The Quinault Indian Nation is standing by its contention that the driver of a pickup was screaming racial slurs and war whoops when he ran over the two tribal members Saturday, killing one.
A Hoquiam man has been arrested in connection with the death of a 20-year-old in what witnesses told authorities was an intentional hit-and-run early Saturday at a Grays Harbor County campground.
The Sheriff’s Office reported the arrest of the 30-year-old in a news release Tuesday night, adding that a white 4 x 4 pickup had been seized. The man was to be booked into the county jail.
The arrest came as deputies continued to investigate the incident that left one Quinault tribal member, Jimmy Smith-Kramer, dead, and another injured. Earlier Tuesday, the Sheriff’s Office reported that no evidence had been found to indicate race was a factor in what occurred at the campground, despite a strongly worded statement issued by the tribe.
“We haven’t found one person, including the surviving victim, who has been able to tell us that there were any racial slurs thrown out there during this incident,” Grays Harbor County Undersheriff Daves Pimentel said Tuesday.
But the tribe was standing by its statement.
“The account in our press release is a firsthand account from a tribal youth,” Fawn Sharp, the Quinault Indian Nation president, said Tuesday. “She was there and related to us her eyewitness observation.”
“To say there’s no evidence — well, from our perspective, this is the sort of thing our young people just don’t make up,” she added.
Most Read Local Stories
- Seattle City Councilmember Kshama Sawant admits violating ethics code, fueling recall effort
- Coronavirus daily news updates, May 9: What to know today about COVID-19 in the Seattle area, Washington state and the world
- As Pac-12 bet on rapid coronavirus tests to play football, UW debate boiled behind the scenes, records show
- A Washington photographer's passion: 600,000 photos of flying birds — and the incredible math behind it all
- Southern resident orcas celebrate 3 healthy calves as researchers find J pod in best overall condition in a decade
As police searched for a suspect, they said they were looking for a man described as a white male in his 30s with dark hair and driving a white late-1990s Chevrolet pickup. Authorities said he drove the pickup into the campground on the Humptulips River off Donkey Creek Road about 1:30 a.m. Saturday, where Smith-Kramer was camping with a group of friends to celebrate his birthday.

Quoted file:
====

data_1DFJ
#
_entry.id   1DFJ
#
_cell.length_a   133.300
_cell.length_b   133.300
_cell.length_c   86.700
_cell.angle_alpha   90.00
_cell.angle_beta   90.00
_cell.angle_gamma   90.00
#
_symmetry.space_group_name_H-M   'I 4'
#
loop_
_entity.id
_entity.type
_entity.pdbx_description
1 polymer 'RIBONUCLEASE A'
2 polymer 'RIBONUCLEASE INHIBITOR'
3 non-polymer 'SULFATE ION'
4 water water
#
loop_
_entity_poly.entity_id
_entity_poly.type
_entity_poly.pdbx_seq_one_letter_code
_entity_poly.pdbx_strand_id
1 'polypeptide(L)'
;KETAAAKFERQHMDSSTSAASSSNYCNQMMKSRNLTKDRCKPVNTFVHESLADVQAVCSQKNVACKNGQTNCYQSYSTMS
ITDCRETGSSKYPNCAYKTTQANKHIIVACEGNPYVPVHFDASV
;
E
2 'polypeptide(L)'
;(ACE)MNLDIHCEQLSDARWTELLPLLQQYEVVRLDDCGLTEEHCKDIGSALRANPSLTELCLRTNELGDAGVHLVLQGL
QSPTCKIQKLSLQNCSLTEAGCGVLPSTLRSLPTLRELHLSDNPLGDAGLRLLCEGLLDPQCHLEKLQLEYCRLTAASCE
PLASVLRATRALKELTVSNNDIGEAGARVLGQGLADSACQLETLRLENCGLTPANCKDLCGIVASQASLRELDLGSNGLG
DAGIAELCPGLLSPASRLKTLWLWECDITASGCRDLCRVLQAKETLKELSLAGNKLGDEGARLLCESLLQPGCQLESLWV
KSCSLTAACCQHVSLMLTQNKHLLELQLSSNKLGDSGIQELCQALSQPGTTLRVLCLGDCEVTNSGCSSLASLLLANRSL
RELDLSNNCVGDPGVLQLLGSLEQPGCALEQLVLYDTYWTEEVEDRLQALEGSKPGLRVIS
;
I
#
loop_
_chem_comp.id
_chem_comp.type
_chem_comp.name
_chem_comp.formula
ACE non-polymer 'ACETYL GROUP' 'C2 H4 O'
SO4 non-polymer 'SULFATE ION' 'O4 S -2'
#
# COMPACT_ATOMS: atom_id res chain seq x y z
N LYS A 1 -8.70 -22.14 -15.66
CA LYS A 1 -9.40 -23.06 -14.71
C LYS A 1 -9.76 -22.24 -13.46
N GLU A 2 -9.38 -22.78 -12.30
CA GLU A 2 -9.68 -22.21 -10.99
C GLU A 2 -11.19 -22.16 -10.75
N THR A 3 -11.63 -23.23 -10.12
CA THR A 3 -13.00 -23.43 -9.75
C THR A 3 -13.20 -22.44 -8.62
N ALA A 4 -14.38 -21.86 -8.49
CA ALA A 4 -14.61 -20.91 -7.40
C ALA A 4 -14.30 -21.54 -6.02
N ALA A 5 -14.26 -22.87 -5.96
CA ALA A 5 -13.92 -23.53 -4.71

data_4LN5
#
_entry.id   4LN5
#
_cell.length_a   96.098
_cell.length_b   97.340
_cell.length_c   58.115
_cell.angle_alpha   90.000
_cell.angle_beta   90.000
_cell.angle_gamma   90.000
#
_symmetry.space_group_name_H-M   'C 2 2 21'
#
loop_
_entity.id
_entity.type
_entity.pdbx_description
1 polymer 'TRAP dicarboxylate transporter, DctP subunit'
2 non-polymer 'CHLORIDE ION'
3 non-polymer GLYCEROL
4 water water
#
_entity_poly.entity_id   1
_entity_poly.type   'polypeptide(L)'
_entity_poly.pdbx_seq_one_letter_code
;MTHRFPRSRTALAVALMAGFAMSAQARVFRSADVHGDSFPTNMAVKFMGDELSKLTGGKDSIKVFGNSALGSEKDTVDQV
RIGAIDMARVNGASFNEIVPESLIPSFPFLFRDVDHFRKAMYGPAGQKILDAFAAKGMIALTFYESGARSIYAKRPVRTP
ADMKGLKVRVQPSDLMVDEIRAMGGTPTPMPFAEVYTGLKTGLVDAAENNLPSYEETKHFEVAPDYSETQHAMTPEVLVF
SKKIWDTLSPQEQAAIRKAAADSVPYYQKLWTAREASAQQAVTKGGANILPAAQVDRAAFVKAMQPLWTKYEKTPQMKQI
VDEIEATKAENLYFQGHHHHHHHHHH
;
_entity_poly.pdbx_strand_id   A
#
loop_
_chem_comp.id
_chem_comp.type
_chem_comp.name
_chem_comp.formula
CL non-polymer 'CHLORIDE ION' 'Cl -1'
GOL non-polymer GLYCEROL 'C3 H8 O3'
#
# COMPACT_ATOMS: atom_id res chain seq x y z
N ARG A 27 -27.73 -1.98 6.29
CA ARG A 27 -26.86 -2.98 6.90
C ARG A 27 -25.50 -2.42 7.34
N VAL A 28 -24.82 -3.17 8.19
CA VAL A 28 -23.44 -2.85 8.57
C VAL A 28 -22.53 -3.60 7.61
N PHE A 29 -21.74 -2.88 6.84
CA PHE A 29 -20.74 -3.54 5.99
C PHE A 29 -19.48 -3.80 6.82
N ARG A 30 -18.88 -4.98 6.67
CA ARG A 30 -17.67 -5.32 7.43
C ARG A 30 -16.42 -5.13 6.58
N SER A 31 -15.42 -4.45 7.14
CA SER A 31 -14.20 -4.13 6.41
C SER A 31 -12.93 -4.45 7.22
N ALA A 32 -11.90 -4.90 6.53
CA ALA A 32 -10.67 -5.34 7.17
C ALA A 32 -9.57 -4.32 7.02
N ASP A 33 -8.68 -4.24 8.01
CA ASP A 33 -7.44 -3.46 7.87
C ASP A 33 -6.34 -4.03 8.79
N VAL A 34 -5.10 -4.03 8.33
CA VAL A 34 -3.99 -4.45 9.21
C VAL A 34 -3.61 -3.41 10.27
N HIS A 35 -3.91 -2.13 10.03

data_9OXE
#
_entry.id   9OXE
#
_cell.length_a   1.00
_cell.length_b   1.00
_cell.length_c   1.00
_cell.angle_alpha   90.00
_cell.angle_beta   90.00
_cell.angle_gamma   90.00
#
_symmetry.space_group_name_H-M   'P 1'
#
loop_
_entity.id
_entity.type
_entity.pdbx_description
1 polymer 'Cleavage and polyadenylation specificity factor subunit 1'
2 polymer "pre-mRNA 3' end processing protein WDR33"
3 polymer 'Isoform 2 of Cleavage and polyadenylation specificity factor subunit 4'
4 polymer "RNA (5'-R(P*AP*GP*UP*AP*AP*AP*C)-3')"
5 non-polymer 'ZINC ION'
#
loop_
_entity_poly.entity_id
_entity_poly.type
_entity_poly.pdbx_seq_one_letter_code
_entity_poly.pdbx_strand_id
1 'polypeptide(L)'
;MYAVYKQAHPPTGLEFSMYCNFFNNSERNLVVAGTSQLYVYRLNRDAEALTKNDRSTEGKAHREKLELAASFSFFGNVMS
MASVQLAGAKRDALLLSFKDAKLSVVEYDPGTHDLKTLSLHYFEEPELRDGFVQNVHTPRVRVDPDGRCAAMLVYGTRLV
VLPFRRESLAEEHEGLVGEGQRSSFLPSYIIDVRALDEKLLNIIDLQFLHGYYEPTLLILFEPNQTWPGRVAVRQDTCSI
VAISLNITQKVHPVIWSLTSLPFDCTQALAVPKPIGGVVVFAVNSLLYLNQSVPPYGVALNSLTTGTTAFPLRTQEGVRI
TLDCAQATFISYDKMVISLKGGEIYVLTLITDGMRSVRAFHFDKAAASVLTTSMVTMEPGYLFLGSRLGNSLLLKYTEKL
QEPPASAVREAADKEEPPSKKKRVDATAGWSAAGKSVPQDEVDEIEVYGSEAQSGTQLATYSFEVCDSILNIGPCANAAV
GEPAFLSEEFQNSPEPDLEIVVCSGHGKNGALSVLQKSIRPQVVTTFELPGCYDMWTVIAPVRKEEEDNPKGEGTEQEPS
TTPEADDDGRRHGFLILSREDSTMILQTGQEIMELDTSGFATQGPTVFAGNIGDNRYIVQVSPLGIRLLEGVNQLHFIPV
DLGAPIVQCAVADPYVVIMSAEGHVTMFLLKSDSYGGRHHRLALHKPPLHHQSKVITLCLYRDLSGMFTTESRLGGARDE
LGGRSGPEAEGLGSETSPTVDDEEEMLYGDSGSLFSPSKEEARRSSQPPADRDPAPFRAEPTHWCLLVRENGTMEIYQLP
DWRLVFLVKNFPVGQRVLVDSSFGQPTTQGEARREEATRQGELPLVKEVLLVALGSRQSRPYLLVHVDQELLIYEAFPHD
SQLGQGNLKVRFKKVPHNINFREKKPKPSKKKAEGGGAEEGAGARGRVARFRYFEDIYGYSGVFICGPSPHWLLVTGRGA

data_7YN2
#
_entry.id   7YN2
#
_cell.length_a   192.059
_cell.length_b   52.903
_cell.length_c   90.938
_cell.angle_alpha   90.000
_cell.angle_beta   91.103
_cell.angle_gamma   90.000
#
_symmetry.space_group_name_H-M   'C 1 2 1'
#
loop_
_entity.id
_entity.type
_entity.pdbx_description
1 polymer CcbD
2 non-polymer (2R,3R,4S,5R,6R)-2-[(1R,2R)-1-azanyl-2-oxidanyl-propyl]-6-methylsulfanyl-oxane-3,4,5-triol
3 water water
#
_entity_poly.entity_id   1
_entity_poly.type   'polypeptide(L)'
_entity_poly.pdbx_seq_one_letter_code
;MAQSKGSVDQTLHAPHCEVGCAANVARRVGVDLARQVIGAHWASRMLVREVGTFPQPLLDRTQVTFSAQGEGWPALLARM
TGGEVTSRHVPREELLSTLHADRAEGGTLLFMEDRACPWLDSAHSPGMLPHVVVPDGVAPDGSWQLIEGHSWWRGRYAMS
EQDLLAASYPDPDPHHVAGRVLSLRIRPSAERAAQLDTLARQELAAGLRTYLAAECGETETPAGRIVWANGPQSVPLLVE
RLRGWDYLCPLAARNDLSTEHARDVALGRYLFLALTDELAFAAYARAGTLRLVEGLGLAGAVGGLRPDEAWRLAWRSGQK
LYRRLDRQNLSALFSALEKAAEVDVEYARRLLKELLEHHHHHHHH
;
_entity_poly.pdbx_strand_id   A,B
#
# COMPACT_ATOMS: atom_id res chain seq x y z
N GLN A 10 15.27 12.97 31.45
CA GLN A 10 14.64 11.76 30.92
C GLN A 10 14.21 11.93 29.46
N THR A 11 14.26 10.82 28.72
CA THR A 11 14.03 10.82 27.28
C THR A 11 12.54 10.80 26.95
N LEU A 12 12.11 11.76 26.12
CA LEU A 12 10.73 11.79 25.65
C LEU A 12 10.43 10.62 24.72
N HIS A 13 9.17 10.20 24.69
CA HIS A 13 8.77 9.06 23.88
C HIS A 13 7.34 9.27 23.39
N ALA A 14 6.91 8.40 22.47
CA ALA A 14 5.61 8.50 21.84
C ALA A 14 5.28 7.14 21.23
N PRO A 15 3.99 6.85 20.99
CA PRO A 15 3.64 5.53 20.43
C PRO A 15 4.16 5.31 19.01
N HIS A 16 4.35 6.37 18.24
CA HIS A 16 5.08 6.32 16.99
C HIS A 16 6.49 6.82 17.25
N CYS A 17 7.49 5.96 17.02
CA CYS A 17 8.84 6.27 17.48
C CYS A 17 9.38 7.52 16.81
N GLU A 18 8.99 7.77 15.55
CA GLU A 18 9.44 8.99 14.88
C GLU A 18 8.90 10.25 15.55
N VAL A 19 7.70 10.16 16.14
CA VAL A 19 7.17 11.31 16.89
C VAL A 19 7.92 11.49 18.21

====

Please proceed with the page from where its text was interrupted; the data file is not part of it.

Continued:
After the truck’s driver started spinning doughnuts around the site, police said campers yelled at him to stop. Someone apparently threw a rock at the truck, possibly breaking its window, police said.
The truck’s driver then targeted campers — backing over Smith-Kramer and his friend, Harvey Anderson, 19, of Aberdeen, on a gravel bar — before speeding off, according to the Sheriff’s Office.
After Smith-Kramer died from his injuries late Saturday, the Quinault Indian Nation issued a statement Sunday condemning the hit-and-run. The statement also disputed that campers threw a rock at the truck before it ran down the two men, and also raised questions about whether the attack was racially motivated.
“The driver was screaming racial slurs and war whoops when he ran over the two tribal members,” the tribe contended. “A woman passenger in the truck, also described as a Caucasian in her 30s was screaming at the driver trying to make him stop.”
Sharp also was quoted raising concerns about the broader implications of the potential racial aspects to the hit-and-run.
“If it is, in fact, determined that this was a hate crime it will add even more distress and sadness to our loss of this outstanding young man and the injury of the other,” Sharp is quoted in the statement.
Sharp, an attorney, added in the press statement that potential racial motivations to the crime would trigger more serious charges and sentencing considerations.
Since the tribe issued the statement, Pimentel said Tuesday afternoon that the Sheriff’s Office had received “a lot of calls” of concern about the crime’s purported racial motivation.
But no evidence exists that race was a factor, he added, in comments made before the arrest was reported.
“We’ve talked to all the witnesses — I don’t have the exact number, but nine or 10 witnesses,” the undersheriff added. “Nobody has brought that to our attention. The only time we heard of that is when the tribe sent out the press release.”
Sharp noted that investigators’ initial interviews of some witnesses — including the youth who described hearing “war whoops” and derogatory shouts — occurred at the hospital and didn’t probe deeply.
“It’s our impression that the first contact didn’t go too far into questioning,” Sharp said. “We’ve encouraged them to do a second round of interviewing to specifically ask these kinds of questions.”
Larry Ralston, a tribal council member and former Quinault police chief, added non-Native people may not recognize the bigotry they face.
“Having grown up in the (Grays) Harbor and dealing with racism, we do recognize that there’s different ways of viewing it,” said Ralston, whose daughter raised Smith-Kramer after his mother died. “But our press release about what happened is accurate.”
Sharp and Ralston separately said the racial aspects of the incident will be further developed as the investigation advances.
Smith-Kramer was the father of twin toddlers. A graduate of Tahola HighSchool, he worked as a commercial fisherman.